Your car’s brake system is its most critical safety system and you should check it immediately if you suspect any problems. A properly operating brake system helps ensure safe vehicle control and operation under a wide variety of conditions.

What does it do?
When you push the brake pedal, the force generates hydraulic pressure in the master cylinder. This pressure flows through the hydraulic lines and hoses to the wheel cylinders and calipers, forcing the shoes against the drums (drum brakes) and the pads against the rotors (disc brakes). The resulting friction slows the vehicle and is relative to the amount of force applied at the brake pedal.

Typical Wear and Tear
Brakes are a normal wear item for any car and eventually they’re going to need replacement. Avoid letting your brakes get to the “metal-to-metal” point, which usually means rotor or drum replacement. Factors that affect wear include driving habits and quality of brake pads and shoes.

Symptoms

  • Car pulls to one side during braking
  • Pulsating brake pedal or steering wheel shake
  • Brake pedal feels “mushy”
  • Unusual noise when you step on the brake pedal
  • Repeatedly need to add brake fluid to the master cylinder
  • Brake fluid sprayed onto outside of wheel
  • Unusual odor or noise

Winter Safe Driving Tips

The Wisconsin Department of Transportation has some recommendations for safe winter driving.  These seem like they might fall under common sense, but it doesn’t hurt to keep them in the front of your mind when the snow falls.

Winter Driving Guide

  • Clear snow and ice from all windows and lights.
  • Pay attention.
  • Leave plenty of room for stopping.
  • Leave room for maintenance vehicles and plows.
  • Know the current road conditions. View winter road conditions..
  • Watch for slippery bridge decks.
  • Don’t use your cruise control in wintry conditions.
  • Don’t get overconfident in your 4×4 vehicle.
  • Do not pump anti-lock brakes.
  • Look farther ahead in traffic than you normally do.
  • Remember that trucks are heavier than cars.
  • Go slow!

 

 

 

source: WI DOT

 

 

Preparing Your Car for Winter

 Don’t be left by the roadside.

These areas of your car or truck should be checked in preparation for winter driving, per the Wisconsin Department of Transportation:

  • Ignition system
  • Fuel system
  • Belts
  • Fluid levels
  • Brakes
  • Exhaust system
  • Wiper blades and windshield washer fluid
  • Snow tires
  • Tire tread and pressure
  • Defroster
  • Proper grade oil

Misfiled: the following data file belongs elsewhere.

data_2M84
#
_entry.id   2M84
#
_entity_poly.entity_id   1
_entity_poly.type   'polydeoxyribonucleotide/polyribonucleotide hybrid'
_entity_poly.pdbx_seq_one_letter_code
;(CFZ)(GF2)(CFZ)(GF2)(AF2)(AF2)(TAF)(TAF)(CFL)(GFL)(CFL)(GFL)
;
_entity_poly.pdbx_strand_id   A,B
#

• Cooling system
  • Battery
  • Lights
  • Antifreeze

In our next post, we’ll have some safe driving tips.

 

 

source: WI DOT

Your Winter Vehicle Safety Kit – a must for WI Drivers

Keeping your car well-maintained will limit your exposure to cold weather trouble, but it won’t hurt to have a safety kit in your car or truck.

Car Survival Kit

            Everyone should carry a Winter Survival Kit in their car. In an emergency, it could save your life and the lives of your passengers.Here is what you need:

  • a shovel
  • windshield scraper and small broom
  • flashlight with extra batteries
  • battery powered radio
  • water
  • snack food including energy bars
  • raisins and mini candy bars
  • matches and small candles
  • extra hats, socks and mittens
  • First aid kit with pocket knife
  • Necessary medications
  • blankets or sleeping bag
  • tow chain or rope
  • road salt, sand, or cat litter for traction
  • booster cables
  • emergency flares and reflectors
  • fluorescent distress flag and whistle to attract attention
  • Cell phone adapter to plug into lighter

        Kit tips:

  • Reverse batteries in flashlight to avoid accidental switching and burnout.
  • Store items in the passenger compartment in case the trunk is jammed or frozen shut.
  • Choose small packages of food that you can eat hot or cold.

 

        911 tips:

  • If possible, call 911 on your cell phone. Provide your location, condition of everyone in the vehicle and the problem you’re experiencing.
  • Follow instructions: you may be told to stay where you are until help arrives.
  • Do not hang up until you know who you have spoken with and what will happen next.
  • If you must leave the vehicle, write down your name, address, phone number and destination. Place the piece of paper inside the front windshield for someone to see.

        Survival tips:

  • Prepare your vehicle: Make sure you keep your gas tank at least half full.
  • Be easy to find: Tell someone where you are going and the route you will take.
  • If stuck: Tie a florescent flag (from your kit) on your antenna or hang it out the window. At night, keep your dome light on. Rescue crews can see a small glow at a distance. To reduce battery drain, use emergency flashers only if you hear approaching vehicles. If you’re with someone else, make sure at least one person is awake and keeping watch for help at all times.
  • Stay in your vehicle: Walking in a storm can be very dangerous. You might become lost or exhausted. Your vehicle is a good shelter.
  • Avoid Overexertion: Shoveling snow or pushing your car takes a lot of effort in storm conditions. Don’t risk a heart attack or injury. That work can also make you hot and sweaty. Wet clothing loses insulation value, making you susceptible to hypothermia.
  • Fresh Air: It’s better to be cold and awake than comfortably warm and sleepy. Snow can plug your vehicle’s exhaust system and cause deadly carbon monoxide gas to enter your car. Only run the engine for 10 minutes an hour and make sure the exhaust pipe is free of snow. Keeping a window open a crack while running the engine is also a good idea.
  • Don’t expect to be comfortable: You want to survive until you’re found.

 

This is an excerpt from http://readywisconsin.wi.gov/winter/HowToMakeAKit.asp